Japan Geoscience Union Meeting 2015

Presentation information


Symbol M (Multidisciplinary and Interdisciplinary) » M-IS Intersection

[M-IS28] High-resolution paleoclimate observatory network in East Asia-NW Pacific region

Thu. May 28, 2015 11:00 AM - 12:45 PM 202 (2F)

Convener:*Ryuji Tada(Department of Earth and Planetary Science, Graduate School of Science, The Univeristy of Tokyo), Takeshi Nakagawa(Ritsumeikan University), Ken Ikehara(Institute of Geology and Geoinformation, National Institute of Advanced Industrial Science and Technology), Masanobu Yamamoto(Faculty of Environmental Earth Science, Hokkaido University), Chair:Kana Nagashima(Japan Agency for Marine-Earth Science and Technology, Research and Development Center for Global Change)

11:45 AM - 12:00 PM

[MIS28-20] Microfossil archives for the high spatiotemporal resolution paleoceanographic reconstruction

*Yoshimi KUBOTA1, Katsunori KIMOTO2, Megumi SAITO-KATO1 (1.National Museum of Nature and Science, 2.JAMSTEC)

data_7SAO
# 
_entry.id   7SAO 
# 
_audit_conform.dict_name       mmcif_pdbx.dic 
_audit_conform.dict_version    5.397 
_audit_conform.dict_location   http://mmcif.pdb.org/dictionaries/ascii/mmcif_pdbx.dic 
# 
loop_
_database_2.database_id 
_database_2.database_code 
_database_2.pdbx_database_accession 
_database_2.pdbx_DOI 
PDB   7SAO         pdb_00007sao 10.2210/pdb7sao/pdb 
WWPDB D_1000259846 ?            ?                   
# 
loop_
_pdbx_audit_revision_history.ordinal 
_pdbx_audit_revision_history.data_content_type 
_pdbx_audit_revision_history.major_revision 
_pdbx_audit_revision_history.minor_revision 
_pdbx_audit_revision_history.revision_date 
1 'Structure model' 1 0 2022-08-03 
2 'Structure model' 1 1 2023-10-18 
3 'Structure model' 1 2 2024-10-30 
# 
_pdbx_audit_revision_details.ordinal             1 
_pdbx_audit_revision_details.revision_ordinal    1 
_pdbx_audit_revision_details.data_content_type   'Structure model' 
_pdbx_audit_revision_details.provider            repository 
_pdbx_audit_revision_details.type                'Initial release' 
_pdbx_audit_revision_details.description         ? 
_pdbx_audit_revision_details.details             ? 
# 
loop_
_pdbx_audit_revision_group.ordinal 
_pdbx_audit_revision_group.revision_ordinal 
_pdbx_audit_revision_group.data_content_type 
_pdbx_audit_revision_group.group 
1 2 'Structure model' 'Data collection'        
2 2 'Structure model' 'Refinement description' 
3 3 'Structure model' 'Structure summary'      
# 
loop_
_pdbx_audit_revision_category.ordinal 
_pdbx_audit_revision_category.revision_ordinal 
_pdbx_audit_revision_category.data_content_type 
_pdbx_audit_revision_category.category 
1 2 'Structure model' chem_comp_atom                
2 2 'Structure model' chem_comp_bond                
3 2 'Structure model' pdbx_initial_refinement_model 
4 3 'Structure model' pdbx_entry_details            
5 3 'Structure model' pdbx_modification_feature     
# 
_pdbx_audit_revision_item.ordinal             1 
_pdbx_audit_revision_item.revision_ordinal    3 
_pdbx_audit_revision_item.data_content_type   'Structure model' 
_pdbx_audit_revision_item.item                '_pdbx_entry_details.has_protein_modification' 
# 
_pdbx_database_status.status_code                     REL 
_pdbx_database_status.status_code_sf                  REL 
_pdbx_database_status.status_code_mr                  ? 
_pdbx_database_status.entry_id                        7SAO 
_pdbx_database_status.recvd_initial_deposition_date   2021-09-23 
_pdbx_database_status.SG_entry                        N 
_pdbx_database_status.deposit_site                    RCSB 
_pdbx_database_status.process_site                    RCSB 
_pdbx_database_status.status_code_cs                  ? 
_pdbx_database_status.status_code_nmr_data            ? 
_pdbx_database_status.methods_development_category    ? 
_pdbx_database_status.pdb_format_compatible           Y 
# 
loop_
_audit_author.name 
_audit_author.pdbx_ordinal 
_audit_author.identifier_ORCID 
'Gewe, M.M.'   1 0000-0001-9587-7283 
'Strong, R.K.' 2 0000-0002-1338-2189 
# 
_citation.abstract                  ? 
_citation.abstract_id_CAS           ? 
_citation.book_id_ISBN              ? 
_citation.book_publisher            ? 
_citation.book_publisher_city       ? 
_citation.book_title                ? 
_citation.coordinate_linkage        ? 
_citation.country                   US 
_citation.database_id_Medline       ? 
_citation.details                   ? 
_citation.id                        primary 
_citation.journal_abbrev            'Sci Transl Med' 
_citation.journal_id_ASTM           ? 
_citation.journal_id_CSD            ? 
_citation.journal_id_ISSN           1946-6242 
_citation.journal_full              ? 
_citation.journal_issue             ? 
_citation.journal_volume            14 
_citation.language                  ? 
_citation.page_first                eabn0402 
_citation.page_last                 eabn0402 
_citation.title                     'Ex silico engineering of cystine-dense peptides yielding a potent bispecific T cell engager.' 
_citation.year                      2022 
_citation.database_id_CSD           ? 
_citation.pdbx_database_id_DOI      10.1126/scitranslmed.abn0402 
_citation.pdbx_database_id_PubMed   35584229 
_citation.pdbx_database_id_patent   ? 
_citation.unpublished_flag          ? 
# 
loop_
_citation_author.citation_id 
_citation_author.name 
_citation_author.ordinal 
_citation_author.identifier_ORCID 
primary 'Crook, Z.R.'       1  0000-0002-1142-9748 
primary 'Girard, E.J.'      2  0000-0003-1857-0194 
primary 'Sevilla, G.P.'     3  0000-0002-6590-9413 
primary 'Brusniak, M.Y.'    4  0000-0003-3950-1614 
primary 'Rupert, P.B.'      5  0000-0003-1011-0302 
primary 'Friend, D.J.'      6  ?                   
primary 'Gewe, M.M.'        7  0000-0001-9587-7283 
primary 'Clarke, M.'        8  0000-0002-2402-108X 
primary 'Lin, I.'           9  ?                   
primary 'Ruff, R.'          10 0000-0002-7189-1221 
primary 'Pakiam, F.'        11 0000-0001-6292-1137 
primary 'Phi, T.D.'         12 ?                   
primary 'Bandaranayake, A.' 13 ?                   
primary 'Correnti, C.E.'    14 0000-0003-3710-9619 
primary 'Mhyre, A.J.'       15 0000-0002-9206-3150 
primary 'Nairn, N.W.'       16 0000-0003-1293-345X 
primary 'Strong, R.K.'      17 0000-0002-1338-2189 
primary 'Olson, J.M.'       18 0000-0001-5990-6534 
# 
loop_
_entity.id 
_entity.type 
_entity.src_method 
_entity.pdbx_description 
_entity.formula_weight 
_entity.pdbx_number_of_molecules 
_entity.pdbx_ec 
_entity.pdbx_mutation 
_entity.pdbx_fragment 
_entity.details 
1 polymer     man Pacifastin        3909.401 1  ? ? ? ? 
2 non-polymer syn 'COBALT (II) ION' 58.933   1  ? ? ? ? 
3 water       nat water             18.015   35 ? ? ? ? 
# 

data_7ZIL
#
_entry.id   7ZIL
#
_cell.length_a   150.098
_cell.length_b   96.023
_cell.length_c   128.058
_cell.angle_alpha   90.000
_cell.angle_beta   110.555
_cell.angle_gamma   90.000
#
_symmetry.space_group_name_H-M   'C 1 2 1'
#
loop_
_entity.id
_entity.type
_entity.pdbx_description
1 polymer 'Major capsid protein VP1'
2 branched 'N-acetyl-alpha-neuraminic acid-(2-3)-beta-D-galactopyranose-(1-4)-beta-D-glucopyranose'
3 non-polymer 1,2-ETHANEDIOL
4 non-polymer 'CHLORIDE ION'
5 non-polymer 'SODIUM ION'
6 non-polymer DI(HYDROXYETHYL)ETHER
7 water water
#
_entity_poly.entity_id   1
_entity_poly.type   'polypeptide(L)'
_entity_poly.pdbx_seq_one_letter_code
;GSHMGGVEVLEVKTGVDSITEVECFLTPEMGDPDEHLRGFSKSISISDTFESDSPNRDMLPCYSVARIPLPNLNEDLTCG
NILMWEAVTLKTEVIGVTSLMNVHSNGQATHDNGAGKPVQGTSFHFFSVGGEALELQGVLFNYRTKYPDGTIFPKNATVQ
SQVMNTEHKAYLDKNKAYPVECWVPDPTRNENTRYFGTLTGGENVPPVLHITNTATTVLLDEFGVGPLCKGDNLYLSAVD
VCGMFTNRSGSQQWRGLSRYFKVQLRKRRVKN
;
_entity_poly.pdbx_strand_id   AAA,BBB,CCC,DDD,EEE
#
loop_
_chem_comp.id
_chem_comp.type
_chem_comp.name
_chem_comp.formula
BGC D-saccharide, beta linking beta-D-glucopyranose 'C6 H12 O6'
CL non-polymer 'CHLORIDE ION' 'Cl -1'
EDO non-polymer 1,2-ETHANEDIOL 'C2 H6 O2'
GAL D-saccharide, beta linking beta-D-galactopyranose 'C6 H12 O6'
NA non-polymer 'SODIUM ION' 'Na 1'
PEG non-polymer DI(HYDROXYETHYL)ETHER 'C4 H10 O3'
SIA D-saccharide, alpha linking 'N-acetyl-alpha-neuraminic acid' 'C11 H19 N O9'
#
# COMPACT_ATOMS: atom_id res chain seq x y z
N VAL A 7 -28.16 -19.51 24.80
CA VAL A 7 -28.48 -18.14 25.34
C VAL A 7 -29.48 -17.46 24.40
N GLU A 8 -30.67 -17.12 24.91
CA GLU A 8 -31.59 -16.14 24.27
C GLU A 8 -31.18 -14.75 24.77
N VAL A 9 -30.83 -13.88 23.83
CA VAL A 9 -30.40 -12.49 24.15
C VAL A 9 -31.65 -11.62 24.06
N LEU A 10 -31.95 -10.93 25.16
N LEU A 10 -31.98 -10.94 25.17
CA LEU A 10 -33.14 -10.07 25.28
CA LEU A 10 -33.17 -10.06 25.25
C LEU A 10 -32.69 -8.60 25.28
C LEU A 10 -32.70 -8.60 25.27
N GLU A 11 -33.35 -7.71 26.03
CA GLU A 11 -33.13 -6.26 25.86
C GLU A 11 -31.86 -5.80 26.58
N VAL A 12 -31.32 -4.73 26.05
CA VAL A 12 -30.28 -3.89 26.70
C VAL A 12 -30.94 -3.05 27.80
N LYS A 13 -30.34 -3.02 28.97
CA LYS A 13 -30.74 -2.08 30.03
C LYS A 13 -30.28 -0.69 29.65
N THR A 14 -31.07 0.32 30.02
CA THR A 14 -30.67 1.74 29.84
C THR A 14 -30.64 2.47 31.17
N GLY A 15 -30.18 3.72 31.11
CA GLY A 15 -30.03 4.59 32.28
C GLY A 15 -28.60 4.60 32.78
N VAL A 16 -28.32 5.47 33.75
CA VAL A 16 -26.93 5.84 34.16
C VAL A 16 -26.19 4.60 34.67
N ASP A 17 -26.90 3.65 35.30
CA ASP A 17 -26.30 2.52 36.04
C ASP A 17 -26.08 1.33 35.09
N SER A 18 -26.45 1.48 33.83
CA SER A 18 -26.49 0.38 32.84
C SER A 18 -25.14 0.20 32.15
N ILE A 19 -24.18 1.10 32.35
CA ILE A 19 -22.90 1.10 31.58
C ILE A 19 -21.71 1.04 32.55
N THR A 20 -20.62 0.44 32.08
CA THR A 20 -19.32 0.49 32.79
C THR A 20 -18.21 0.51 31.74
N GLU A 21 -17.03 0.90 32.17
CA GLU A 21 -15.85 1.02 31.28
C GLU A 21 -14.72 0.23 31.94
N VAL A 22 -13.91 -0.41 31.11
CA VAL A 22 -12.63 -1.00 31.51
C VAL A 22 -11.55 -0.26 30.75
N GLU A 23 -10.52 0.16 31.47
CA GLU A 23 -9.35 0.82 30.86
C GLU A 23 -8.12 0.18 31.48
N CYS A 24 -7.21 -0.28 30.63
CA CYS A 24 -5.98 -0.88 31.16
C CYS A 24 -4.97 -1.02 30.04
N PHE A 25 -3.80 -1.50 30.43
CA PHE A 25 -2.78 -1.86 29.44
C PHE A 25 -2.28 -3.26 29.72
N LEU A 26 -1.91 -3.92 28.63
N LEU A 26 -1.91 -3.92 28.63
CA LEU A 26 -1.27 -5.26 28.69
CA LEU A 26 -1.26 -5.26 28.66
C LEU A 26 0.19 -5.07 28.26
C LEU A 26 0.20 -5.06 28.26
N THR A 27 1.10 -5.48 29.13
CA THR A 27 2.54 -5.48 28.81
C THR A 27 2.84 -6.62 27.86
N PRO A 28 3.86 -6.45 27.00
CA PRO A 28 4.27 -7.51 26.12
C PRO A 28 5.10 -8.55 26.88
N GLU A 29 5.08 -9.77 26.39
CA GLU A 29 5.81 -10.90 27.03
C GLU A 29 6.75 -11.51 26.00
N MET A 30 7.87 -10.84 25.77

The microfossils usually provide qualitative rather than quantitative paleoceanographic information. The transfer function methods have been developed in several microfossil groups, sometimes providing the quantitative information such as sea surface temperature and salinity. The global sea surface temperature reconstruction by CLIMAP project based on the microfossil assemblages is generally reproduced well by simulation results and consistent with geochemical proxies, suggesting the usefulness of the microfossil data as one of the quantitative paleoceanographic archives in glacial-interglacial time scale. However, there are several issues to deal with for the time-series paleoceanographic reconstruction with high time resolution. For example, a temporal variability of the summer sea surface temperature based on the transfer function of planktic foraminiferal assemblage sometimes does not match up well with the high time resolution geochemical proxies such as Mg/Ca that is thought to reflect summer surface temperature as well. This discrepancy is probably owing to difference in seasonality among the proxies and/or effect of the other factors such as salinity or nutrient on the microfossil assemblages, which should be assessed to illustrate more probable ocean environment in the past. Nevertheless, so far, there is accumulation of microfossil data in the northwestern Pacific including marginal seas. We will present how we utilize the microfossil data as a quantitative marine environment archive, listing the challenges to integrate into the other proxies.